Since people today manage so many elements of their lives online, including their finances and calendars, it’s a logical step for many to turn to the internet to learn about their own health and the health of their loved ones. While it’s always best to consult a healthcare professional for medical information and advice, people are increasingly using online searches as a first step to find healthy living tips, learn about medical conditions, self-assess their ailments, and consider opinions on how to treat them.
In fact, according to a national survey from the Pew Research Center’s Internet & American Life Project, one in three American adults has gone online to figure out what medical condition they (or someone they know) might have. But what does this trend really mean for patient health? The answer isn’t a simple one. Today, we’re going to take a deeper look at some of the benefits of online medical searches, as well as some of the potential risks.
- PROs: One of the main benefits associated with online medical searches is how quickly and easily patients and caregivers can access information. Online search engines put a wealth of medical information at our fingertips – information that can be accessed in an instant, at home or on-the-go, 24 hours a day. It’s clear that internet users are taking advantage of the accessibility of this medical information as a way to educate themselves and take a more active role in their health.
- CONs: However, online medical searches also carry some risk. Not all websites are credible, and it can be difficult to determine which ones you can trust. That said, even when the source is credible, it can still be hard to decipher the medical information provided and determine the appropriate next steps. It’s also important to note that everyone’s individual situation may vary. Online medical searches may also increase some people’s anxiety about their symptoms – Microsoft actually coined the term “cyberchondria” to describe this escalation of concern.
As search engines evolve, so do efforts to provide reliable health information. Google announced earlier this year that it was adding medical facts to its ‘Knowledge Graphs’ for more than 900 health conditions – facts that were compiled with a team of doctors and vetted by the Mayo Clinic. Google also enables users to download and print this information, so they can take it to a doctor for discussion. But they carefully clarify that this “doesn’t mean these search results are intended as medical advice.” It will be interesting to see how new features like this one impact online medical searches moving forward.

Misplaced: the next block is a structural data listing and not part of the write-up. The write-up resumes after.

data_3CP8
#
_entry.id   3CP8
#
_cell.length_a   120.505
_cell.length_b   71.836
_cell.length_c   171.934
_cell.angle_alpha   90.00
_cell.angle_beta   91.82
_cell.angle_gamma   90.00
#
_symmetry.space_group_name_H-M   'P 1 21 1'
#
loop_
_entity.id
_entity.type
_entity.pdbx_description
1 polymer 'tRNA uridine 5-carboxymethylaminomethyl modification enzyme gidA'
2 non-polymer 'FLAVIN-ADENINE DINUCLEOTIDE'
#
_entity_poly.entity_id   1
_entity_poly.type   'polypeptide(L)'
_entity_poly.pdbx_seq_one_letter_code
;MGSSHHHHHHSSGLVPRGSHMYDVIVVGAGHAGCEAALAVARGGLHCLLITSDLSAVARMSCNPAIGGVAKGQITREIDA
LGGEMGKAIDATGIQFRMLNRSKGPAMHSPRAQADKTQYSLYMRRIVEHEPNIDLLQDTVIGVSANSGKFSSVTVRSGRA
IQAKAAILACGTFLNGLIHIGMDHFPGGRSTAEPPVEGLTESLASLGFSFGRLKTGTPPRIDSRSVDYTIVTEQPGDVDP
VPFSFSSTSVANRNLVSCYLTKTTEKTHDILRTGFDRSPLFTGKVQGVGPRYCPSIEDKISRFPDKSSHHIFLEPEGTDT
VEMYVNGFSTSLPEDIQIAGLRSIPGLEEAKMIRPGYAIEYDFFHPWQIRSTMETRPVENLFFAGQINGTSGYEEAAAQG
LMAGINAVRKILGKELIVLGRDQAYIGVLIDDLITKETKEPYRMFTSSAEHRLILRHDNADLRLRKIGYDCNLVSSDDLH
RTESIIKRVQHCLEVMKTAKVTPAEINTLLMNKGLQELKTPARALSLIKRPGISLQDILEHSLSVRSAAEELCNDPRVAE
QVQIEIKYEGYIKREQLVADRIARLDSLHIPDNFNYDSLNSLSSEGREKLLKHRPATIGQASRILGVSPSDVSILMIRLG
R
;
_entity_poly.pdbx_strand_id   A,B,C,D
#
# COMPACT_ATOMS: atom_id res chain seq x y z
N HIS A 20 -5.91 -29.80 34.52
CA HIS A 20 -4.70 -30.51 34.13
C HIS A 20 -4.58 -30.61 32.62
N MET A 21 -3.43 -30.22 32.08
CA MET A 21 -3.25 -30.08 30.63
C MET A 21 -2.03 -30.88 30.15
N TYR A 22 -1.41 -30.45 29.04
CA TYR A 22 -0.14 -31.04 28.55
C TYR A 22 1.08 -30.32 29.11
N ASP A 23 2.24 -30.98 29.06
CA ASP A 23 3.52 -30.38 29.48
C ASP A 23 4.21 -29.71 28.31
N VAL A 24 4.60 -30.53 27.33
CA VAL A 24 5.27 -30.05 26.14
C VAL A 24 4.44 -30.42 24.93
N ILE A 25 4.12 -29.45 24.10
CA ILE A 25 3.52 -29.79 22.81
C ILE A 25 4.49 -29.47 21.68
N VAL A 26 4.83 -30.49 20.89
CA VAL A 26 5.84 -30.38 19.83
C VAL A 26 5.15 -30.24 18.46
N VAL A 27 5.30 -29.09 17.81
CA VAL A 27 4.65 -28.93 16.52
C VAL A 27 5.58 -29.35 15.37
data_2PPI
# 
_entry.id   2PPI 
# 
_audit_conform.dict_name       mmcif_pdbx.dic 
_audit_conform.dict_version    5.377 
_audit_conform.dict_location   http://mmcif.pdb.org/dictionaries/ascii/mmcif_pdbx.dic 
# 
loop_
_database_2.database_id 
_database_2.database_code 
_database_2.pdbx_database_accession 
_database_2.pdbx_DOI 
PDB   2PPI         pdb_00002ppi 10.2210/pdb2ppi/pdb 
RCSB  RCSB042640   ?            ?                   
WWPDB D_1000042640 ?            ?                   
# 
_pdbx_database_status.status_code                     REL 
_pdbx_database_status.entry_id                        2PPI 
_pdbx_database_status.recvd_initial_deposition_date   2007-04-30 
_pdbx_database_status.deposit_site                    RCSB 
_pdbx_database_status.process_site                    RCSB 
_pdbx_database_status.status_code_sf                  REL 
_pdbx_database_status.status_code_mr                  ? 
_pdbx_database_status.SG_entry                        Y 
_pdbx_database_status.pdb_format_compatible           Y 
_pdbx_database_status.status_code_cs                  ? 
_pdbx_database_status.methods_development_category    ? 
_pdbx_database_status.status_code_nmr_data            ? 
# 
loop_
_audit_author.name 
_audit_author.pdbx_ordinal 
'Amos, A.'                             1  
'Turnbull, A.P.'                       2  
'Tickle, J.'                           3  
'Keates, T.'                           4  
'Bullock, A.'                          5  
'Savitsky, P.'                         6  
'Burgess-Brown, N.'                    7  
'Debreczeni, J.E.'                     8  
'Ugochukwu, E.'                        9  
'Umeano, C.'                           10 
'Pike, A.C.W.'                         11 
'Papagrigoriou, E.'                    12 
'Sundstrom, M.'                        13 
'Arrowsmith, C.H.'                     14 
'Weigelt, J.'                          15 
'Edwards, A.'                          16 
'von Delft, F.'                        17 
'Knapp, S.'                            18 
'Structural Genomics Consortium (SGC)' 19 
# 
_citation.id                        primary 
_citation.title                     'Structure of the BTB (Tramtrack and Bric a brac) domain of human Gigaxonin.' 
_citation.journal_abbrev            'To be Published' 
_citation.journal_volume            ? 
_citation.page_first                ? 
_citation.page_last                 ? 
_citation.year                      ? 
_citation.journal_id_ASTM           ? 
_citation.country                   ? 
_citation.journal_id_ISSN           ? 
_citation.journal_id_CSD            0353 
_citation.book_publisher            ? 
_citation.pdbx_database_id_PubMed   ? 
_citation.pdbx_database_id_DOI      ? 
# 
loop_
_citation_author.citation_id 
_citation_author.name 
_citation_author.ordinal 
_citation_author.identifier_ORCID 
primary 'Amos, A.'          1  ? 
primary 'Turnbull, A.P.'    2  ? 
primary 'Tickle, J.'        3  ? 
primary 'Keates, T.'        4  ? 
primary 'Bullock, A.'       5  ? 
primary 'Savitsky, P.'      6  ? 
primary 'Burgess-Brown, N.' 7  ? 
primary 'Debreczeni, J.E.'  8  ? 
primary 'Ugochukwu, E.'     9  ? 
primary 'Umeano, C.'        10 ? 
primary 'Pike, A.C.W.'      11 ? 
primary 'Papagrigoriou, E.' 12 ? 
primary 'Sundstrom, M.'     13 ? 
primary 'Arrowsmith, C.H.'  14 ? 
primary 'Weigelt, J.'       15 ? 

At Sanofi, we embrace the internet as a great educational tool. We offer a variety of online resources that help inform patients and caregivers alike. However, we also always encourage people to talk to a doctor about any specific medical questions or concerns. Despite the accessibility of health information online, we realize that doctor-patient dialogue remains critical to the prevention and treatment of medical issues. It’s important to strike a balance – informing yourself online but seeking guidance from a medical professional when needed.
Fortunately, many people today are doing just that, as reflected in the infographic below from the Pew Research Center.
To help ensure you get the most out of your future online medical searches, we compiled a few helpful resources below. We hope you’ll take a look and keep them in mind the next time you’re searching for medical information online.
— NIH NCCIH (@NIH_NCCIH) November 10, 2014
How can you tell whether health info online is credible? Does our Quality Checklist help? Anything we missed? http://bit.ly/8YSYNt #prevwell
— healthfinder.gov (@healthfinder) October 26, 2010
FINALLY find your way to the best medical information online http://t.co/XHOWPxAmhM
— HuffPost Living (@HealthyLiving) August 8, 2013
7 tips for becoming a savvy digital parent http://t.co/v0DXqYqifk
— Kevin Pho, M.D. (@kevinmd) March 24, 2014
When trying to learn more about cancer, getting information from a trusted, credible source is crucial, as we explain http://t.co/LanvynwJV6
— National Cancer Inst (@theNCI) July 20, 2015